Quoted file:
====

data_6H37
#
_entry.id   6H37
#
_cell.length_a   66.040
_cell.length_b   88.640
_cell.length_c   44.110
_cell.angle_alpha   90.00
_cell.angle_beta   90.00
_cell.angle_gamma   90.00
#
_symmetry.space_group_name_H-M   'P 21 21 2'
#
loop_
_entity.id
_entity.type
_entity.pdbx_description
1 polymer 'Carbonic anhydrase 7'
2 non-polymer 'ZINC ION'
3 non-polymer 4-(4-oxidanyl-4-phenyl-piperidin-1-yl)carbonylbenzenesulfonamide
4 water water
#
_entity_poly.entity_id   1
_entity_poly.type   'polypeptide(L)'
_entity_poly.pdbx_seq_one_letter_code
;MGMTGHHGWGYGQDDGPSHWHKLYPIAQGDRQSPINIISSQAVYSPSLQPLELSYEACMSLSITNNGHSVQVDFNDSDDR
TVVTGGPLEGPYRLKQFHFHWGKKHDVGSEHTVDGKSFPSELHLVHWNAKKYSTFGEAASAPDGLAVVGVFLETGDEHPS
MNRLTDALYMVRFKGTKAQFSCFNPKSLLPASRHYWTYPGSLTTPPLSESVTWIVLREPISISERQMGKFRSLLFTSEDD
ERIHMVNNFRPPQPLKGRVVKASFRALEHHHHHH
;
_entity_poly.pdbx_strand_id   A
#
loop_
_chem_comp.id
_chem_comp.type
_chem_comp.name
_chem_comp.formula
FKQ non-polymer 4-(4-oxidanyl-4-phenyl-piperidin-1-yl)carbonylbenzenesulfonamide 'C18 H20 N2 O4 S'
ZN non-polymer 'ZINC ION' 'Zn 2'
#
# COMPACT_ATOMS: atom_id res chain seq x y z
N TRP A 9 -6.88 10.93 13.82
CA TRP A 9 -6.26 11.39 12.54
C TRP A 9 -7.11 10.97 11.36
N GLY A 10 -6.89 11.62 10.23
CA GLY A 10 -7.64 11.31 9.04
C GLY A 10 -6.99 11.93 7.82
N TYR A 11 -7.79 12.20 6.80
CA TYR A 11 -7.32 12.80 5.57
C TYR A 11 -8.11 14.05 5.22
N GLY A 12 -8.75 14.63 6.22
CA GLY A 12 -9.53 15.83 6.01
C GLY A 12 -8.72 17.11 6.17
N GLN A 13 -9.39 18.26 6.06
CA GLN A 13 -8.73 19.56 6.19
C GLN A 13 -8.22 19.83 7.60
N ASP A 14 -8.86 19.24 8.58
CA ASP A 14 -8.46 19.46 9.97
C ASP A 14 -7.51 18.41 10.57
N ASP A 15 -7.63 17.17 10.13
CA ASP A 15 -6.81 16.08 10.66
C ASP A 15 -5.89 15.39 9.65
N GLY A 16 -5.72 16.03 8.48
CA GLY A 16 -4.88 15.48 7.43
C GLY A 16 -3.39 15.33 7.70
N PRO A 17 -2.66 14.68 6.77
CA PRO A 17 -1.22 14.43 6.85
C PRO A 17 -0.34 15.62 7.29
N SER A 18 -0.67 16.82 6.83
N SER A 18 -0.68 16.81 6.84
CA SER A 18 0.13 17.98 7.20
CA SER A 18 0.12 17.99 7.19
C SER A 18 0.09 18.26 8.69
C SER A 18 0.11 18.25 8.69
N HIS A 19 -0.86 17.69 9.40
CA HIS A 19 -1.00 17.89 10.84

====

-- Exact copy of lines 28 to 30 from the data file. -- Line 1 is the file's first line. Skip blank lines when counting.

MNRLTDALYMVRFKGTKAQFSCFNPKSLLPASRHYWTYPGSLTTPPLSESVTWIVLREPISISERQMGKFRSLLFTSEDD
ERIHMVNNFRPPQPLKGRVVKASFRALEHHHHHH
;